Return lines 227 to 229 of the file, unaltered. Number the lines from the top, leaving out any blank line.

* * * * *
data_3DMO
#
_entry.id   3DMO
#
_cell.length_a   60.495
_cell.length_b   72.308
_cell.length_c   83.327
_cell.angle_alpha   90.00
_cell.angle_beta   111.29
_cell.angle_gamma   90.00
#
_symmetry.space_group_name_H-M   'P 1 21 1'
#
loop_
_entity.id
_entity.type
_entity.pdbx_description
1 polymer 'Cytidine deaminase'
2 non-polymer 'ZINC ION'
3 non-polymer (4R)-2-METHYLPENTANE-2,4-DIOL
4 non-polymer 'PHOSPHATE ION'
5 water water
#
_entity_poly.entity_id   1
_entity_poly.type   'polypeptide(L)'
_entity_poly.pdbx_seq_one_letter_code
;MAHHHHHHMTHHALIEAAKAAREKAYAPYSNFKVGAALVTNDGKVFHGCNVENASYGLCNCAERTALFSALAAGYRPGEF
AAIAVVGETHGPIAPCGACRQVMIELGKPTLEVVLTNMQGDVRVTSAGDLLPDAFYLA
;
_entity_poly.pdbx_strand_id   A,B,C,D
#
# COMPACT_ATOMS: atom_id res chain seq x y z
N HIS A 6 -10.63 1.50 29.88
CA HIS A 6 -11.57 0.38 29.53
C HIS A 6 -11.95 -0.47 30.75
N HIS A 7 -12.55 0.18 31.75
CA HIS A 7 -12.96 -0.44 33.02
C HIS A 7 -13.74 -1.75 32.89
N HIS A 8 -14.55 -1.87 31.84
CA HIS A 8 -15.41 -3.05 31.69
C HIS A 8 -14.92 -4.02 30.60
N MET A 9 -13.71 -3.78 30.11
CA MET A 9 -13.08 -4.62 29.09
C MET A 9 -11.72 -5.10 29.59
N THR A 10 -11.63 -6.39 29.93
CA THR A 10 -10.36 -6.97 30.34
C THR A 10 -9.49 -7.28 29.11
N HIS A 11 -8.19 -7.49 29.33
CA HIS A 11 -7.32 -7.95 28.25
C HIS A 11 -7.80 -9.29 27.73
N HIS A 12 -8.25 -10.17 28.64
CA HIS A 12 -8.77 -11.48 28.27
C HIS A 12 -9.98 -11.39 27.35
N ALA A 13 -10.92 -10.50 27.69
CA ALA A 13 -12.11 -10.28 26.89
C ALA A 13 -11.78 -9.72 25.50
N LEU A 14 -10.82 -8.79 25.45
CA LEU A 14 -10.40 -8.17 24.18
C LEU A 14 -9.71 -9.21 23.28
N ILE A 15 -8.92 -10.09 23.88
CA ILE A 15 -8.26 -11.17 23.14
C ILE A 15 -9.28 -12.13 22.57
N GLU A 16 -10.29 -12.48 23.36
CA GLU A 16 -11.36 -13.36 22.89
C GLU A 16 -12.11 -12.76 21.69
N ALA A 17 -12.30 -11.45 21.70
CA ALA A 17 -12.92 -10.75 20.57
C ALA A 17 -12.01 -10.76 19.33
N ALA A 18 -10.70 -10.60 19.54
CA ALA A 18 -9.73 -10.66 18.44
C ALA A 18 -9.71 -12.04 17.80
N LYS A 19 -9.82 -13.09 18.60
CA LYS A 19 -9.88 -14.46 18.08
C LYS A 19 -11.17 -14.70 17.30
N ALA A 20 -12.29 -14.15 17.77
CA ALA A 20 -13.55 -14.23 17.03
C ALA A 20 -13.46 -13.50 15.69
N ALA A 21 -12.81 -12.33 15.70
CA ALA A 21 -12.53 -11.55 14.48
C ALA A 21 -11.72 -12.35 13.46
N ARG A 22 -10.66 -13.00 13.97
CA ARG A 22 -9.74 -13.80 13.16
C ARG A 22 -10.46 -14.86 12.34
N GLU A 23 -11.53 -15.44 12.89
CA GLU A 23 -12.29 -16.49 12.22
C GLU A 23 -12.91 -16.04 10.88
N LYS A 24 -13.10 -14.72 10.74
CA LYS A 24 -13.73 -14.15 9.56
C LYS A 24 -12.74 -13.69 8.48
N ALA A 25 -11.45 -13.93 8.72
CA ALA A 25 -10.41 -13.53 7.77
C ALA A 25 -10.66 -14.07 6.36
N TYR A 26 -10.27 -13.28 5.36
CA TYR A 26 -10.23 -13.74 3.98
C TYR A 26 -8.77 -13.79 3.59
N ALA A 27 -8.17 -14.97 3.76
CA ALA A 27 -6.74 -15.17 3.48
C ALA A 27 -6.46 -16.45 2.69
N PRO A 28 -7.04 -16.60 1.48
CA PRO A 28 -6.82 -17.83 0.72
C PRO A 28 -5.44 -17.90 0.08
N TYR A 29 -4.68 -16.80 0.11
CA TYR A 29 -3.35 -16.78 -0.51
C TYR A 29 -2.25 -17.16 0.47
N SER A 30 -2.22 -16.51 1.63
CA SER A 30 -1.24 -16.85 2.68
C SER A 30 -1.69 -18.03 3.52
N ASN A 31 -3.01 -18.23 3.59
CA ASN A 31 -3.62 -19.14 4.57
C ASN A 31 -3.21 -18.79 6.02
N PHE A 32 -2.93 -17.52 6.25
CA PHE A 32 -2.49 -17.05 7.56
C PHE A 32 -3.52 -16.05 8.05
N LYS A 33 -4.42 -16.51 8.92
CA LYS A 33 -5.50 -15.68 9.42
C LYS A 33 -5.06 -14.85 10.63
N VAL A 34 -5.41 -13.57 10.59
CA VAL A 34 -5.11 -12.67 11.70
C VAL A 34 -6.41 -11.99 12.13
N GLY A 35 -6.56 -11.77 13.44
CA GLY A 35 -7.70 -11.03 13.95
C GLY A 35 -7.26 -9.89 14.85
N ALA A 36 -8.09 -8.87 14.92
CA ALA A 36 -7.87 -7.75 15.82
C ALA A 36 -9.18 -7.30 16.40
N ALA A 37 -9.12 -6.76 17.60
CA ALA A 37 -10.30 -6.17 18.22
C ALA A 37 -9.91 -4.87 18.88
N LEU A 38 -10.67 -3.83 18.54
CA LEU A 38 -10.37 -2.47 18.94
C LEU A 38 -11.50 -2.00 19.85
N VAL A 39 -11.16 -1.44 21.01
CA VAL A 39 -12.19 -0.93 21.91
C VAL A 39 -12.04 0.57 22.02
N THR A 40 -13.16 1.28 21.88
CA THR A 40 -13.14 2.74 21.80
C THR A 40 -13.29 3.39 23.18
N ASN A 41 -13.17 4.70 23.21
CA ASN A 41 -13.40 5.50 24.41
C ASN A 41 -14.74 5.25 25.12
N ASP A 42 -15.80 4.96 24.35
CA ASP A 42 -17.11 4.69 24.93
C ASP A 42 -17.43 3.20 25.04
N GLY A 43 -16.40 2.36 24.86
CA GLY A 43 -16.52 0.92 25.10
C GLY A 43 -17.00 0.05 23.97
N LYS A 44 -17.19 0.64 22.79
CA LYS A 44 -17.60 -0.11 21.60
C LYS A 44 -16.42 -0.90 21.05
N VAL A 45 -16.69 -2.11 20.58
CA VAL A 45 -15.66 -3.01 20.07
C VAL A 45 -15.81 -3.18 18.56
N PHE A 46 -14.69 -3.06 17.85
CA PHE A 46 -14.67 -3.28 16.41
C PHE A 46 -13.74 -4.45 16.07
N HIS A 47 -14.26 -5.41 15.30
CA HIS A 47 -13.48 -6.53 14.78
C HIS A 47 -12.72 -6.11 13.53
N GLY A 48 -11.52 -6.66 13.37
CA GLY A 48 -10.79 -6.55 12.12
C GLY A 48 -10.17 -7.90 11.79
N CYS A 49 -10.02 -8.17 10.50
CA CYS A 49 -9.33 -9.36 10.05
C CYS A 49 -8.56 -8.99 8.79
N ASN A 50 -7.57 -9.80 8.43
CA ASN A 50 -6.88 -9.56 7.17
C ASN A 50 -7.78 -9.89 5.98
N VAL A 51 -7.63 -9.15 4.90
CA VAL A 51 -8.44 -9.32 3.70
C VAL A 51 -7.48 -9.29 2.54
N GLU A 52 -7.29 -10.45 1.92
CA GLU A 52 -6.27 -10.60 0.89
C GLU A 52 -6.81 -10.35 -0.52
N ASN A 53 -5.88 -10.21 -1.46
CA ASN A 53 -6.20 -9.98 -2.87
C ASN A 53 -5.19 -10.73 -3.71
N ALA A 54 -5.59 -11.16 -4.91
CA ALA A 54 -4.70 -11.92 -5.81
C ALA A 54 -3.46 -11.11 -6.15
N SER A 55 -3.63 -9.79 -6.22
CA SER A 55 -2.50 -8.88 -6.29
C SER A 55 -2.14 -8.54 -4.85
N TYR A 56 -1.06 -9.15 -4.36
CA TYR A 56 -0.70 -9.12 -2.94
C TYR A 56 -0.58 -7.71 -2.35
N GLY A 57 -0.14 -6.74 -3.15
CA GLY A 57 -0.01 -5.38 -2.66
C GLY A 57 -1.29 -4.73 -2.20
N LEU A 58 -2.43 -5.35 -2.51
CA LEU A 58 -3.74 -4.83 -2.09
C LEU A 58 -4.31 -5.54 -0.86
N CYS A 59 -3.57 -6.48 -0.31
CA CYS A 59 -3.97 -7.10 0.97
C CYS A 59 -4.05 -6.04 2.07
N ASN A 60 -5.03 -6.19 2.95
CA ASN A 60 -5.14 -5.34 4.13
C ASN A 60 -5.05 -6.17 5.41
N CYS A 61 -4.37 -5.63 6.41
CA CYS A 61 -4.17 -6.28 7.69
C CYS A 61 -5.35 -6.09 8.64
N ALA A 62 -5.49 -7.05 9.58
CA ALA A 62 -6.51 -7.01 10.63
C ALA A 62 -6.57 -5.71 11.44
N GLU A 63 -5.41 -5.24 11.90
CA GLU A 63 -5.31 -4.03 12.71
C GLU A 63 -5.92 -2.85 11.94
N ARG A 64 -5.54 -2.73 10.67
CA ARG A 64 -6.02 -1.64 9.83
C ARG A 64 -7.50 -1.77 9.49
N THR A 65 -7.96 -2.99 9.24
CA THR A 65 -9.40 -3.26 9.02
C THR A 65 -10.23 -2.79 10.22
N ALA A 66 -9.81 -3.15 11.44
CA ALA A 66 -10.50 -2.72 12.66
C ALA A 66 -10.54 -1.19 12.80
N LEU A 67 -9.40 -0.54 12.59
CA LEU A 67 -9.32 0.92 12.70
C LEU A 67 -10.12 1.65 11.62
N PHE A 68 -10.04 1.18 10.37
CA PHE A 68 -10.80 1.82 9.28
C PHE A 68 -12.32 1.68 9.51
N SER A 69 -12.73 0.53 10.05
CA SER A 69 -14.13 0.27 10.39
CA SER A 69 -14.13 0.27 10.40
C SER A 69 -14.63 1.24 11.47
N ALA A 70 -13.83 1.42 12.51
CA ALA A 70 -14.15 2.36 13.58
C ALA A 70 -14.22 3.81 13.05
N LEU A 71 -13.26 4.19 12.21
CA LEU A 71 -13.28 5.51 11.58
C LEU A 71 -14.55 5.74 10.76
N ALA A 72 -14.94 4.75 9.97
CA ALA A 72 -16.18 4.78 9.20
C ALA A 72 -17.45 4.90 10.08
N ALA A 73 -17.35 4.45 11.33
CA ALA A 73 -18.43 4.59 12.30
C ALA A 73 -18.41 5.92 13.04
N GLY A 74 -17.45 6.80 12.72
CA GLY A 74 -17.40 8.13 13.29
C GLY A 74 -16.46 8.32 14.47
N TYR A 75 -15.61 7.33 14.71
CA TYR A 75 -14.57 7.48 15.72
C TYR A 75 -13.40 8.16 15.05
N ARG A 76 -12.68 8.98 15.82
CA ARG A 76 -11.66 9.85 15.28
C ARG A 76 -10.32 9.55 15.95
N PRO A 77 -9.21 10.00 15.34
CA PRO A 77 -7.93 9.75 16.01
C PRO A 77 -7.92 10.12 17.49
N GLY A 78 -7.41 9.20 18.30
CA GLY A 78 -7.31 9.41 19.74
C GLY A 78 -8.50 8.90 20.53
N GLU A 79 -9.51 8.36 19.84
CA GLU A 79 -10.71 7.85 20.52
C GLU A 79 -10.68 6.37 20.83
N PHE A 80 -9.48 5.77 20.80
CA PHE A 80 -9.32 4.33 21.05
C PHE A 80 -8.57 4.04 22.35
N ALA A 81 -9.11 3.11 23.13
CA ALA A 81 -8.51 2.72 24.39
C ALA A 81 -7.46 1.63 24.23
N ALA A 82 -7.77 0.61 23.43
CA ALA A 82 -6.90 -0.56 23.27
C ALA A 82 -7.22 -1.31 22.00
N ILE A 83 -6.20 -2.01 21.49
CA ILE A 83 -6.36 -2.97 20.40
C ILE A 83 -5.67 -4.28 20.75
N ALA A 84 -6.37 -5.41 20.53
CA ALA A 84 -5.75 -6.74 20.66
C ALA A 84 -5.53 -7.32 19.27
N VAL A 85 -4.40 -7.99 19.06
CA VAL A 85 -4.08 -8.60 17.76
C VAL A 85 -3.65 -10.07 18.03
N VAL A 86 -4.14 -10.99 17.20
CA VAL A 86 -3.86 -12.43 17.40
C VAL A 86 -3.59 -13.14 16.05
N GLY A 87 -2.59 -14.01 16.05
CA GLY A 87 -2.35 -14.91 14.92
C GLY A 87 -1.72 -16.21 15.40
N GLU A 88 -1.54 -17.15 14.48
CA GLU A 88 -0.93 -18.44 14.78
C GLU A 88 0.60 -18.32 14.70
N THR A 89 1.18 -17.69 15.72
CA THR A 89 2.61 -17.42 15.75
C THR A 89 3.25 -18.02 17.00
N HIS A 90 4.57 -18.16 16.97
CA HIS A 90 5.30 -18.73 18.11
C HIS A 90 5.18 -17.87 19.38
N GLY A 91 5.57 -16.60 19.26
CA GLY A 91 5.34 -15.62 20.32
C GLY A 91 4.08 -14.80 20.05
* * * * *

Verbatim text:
CA ALA A 70 -14.15 2.36 13.58
C ALA A 70 -14.22 3.81 13.05
N LEU A 71 -13.26 4.19 12.21